SERVICE INFO TRANSFER UNIT
Version: MM major, NN minor.
For example, 0203 is level 02,
System authentication unit
ADDRESS LIST ADMINISTRATION
MESSAGE SERVICE RELATED
Voice Authentication Request
Length in seconds
(Originator's voice name)
Voice authentication response
(CC . . .)
(ID . . .)
Message identification response
Data is the global
identification for this message
Level 1 notification
Level 2 notification
Message failure report
Message delivery report
Octets describing the message
characteristics (see below)
Data = GMT time for delivery
SS = Scope
This message only
All messages in this
GMT = time for delivery
Address status request
SSS . . SSS
Address status response
Request resumption for message
Message ID for recovery process
Last valid State of protocol
exchange (# delimited)
The preferred format of the message characteristics data field is:
bit significant field
concatenation of the following:
1 = Delivery notification request
2 = Forward (redirect indication)
4 = Nonreceipt notification requested
8 = Message privacy requested
16 = Message indentification requested
32 = Voice identification requested
64 = Voice signature present
0 = no probability
1 = urgent
2 = routine
3 = low
4 = deferred
reserved for future use
length of the voice signature in seconds
number of seconds of the voice message portion
originator address number (# delimited)
receipient address number(s) (# delimited)
Referring again to FIGS. 1 and 2, protocol C is used to transfer service information transfer units, such as address list administration data, voice authentication requests, voice signature requests, and accounting information transfer units, between VMSFUs 22 and 24 and administration service 28.
Protocol C is based on an existing digital messaging protocol, such as internet TCP/IP or OSI protocol layers one to four.
Administration service 28 preferably accepts service information transfer units for system authentication, level/version identification, call records, voice signature requests, voice authentication requests, level 1 and level 2 notifications, address list administration, subscriber profile administration, and quality of service responses.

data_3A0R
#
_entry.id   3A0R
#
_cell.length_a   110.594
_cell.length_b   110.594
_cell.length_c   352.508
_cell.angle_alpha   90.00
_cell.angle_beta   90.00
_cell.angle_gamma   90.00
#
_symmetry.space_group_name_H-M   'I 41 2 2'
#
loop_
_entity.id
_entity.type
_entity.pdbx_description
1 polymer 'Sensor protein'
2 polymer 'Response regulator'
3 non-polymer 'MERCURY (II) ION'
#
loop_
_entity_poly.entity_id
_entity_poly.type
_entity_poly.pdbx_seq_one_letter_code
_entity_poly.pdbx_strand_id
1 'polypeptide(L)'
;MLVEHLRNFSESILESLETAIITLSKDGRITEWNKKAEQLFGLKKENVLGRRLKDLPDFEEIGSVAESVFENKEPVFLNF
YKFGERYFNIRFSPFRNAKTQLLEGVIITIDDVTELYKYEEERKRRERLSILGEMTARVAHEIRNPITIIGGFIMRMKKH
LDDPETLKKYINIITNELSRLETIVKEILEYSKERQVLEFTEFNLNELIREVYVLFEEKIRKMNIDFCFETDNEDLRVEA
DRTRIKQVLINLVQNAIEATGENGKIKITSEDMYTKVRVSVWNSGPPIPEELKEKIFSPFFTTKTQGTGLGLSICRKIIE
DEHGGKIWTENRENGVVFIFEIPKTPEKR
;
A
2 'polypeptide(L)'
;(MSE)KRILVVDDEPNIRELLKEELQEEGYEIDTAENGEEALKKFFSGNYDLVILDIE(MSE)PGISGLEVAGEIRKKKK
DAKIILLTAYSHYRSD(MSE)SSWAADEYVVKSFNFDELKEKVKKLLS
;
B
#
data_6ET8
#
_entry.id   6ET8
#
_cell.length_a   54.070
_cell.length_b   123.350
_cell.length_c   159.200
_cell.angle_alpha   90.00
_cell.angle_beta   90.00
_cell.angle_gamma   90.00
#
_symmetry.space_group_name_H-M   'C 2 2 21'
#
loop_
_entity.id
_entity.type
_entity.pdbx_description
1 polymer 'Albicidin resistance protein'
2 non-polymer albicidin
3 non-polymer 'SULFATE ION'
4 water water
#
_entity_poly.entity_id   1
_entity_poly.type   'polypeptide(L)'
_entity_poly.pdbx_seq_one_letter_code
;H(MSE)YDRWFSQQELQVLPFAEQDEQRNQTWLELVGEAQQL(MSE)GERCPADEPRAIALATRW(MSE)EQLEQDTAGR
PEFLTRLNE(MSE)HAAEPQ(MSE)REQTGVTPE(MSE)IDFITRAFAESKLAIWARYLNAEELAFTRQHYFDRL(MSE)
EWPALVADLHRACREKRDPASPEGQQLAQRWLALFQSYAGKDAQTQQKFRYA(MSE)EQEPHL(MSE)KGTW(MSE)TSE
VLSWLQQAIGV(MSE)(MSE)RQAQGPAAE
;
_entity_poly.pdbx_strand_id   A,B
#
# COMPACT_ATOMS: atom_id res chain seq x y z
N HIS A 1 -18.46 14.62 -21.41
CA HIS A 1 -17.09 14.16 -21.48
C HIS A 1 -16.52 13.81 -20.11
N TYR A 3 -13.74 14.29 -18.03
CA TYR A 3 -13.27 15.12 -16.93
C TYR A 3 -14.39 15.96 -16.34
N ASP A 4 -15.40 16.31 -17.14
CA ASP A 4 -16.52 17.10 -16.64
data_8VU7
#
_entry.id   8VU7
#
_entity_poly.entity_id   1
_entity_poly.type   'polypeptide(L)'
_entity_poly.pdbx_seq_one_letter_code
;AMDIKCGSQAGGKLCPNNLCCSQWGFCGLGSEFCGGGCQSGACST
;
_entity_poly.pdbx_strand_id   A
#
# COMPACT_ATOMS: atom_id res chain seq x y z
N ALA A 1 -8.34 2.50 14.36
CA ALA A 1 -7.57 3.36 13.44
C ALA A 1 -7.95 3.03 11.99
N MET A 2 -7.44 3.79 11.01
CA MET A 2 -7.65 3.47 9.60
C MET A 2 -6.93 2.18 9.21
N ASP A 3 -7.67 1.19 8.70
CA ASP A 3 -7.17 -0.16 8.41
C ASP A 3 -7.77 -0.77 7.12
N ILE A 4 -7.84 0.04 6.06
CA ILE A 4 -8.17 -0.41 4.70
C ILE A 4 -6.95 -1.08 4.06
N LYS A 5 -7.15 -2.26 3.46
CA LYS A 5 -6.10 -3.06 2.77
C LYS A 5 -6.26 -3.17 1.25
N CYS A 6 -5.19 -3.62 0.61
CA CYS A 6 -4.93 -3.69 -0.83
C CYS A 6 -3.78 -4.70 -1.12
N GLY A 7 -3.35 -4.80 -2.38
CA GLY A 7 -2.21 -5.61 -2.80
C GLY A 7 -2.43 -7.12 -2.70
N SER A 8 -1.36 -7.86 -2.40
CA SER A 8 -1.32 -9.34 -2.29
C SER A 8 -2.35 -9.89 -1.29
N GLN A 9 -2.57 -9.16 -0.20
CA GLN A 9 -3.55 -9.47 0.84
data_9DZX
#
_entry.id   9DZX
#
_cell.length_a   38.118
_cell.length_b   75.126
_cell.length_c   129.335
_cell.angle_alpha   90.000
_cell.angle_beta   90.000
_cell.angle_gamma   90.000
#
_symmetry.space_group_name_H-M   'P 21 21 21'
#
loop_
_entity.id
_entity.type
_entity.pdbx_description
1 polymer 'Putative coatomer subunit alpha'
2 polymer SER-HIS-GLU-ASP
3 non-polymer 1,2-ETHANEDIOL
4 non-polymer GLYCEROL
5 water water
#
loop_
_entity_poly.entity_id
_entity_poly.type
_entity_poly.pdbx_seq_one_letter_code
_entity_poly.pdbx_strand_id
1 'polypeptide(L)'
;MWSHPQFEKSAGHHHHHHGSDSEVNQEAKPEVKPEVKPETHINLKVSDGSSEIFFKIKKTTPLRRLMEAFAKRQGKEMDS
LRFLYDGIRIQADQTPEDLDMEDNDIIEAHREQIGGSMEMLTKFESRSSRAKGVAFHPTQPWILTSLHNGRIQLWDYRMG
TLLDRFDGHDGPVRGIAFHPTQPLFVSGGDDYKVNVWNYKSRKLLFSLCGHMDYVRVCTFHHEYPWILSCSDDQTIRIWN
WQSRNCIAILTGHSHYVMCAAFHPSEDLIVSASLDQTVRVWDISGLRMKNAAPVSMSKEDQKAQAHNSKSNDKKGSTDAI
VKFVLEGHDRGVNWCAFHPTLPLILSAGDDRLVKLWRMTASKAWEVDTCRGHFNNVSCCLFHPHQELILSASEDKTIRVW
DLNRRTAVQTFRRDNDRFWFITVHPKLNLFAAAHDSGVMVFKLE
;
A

In like manner, administration service 28 preferably provides service information transfer units for system authentication, level/version identification, voice signature responses, deferred delivery requests, voice authentication responses, address list administration, subscriber profile administration, and quality of service requests.
The preferred format of protocol C service information transfer units is the same as the format for protocol A.
FIG. 5 shows a voice clip embodiment of this invention by which a voice message originator authenticates a voice message address of a recipient located at a remote destination in telecommunications network 10.
Referring also to FIG. 2, authentication of a network recipient voice message address, for example in voice message system 18, preferably employs voice message system 16 to generate and store a “network file” in a user and network file store 90. Of course, the roles of voice message systems 16 and 18 may be reversed, and the recipient voice message address authentication technique may be implemented in originating VMSFU 22, destination VMSFU, or administration service 28.